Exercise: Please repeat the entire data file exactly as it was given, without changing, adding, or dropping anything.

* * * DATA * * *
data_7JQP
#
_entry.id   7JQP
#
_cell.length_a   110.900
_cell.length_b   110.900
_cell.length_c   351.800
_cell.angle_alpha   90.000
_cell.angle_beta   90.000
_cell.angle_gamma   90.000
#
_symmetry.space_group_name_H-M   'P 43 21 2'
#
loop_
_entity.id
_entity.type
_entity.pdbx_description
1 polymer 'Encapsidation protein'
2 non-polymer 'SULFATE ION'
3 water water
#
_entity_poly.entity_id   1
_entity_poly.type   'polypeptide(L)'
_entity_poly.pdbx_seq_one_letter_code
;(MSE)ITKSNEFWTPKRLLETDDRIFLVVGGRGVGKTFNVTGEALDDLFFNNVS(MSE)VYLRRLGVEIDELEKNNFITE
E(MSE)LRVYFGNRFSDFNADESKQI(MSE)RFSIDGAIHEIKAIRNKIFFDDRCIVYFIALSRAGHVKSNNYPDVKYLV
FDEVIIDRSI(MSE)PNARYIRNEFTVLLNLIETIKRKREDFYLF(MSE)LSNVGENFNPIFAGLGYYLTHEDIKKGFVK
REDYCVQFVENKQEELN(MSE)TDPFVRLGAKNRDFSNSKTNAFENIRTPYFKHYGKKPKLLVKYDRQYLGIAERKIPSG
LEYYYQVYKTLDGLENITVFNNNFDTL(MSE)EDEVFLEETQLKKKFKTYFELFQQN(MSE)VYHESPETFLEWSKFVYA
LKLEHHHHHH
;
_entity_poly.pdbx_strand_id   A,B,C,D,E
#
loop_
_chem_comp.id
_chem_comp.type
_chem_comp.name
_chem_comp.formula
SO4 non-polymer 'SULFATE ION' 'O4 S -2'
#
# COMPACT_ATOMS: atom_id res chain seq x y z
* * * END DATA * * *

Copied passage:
data_7JQP
#
_entry.id   7JQP
#
_cell.length_a   110.900
_cell.length_b   110.900
_cell.length_c   351.800
_cell.angle_alpha   90.000
_cell.angle_beta   90.000
_cell.angle_gamma   90.000
#
_symmetry.space_group_name_H-M   'P 43 21 2'
#
loop_
_entity.id
_entity.type
_entity.pdbx_description
1 polymer 'Encapsidation protein'
2 non-polymer 'SULFATE ION'
3 water water
#
_entity_poly.entity_id   1
_entity_poly.type   'polypeptide(L)'
_entity_poly.pdbx_seq_one_letter_code
;(MSE)ITKSNEFWTPKRLLETDDRIFLVVGGRGVGKTFNVTGEALDDLFFNNVS(MSE)VYLRRLGVEIDELEKNNFITE
E(MSE)LRVYFGNRFSDFNADESKQI(MSE)RFSIDGAIHEIKAIRNKIFFDDRCIVYFIALSRAGHVKSNNYPDVKYLV
FDEVIIDRSI(MSE)PNARYIRNEFTVLLNLIETIKRKREDFYLF(MSE)LSNVGENFNPIFAGLGYYLTHEDIKKGFVK
REDYCVQFVENKQEELN(MSE)TDPFVRLGAKNRDFSNSKTNAFENIRTPYFKHYGKKPKLLVKYDRQYLGIAERKIPSG
LEYYYQVYKTLDGLENITVFNNNFDTL(MSE)EDEVFLEETQLKKKFKTYFELFQQN(MSE)VYHESPETFLEWSKFVYA
LKLEHHHHHH
;
_entity_poly.pdbx_strand_id   A,B,C,D,E
#
loop_
_chem_comp.id
_chem_comp.type
_chem_comp.name
_chem_comp.formula
SO4 non-polymer 'SULFATE ION' 'O4 S -2'
#
# COMPACT_ATOMS: atom_id res chain seq x y z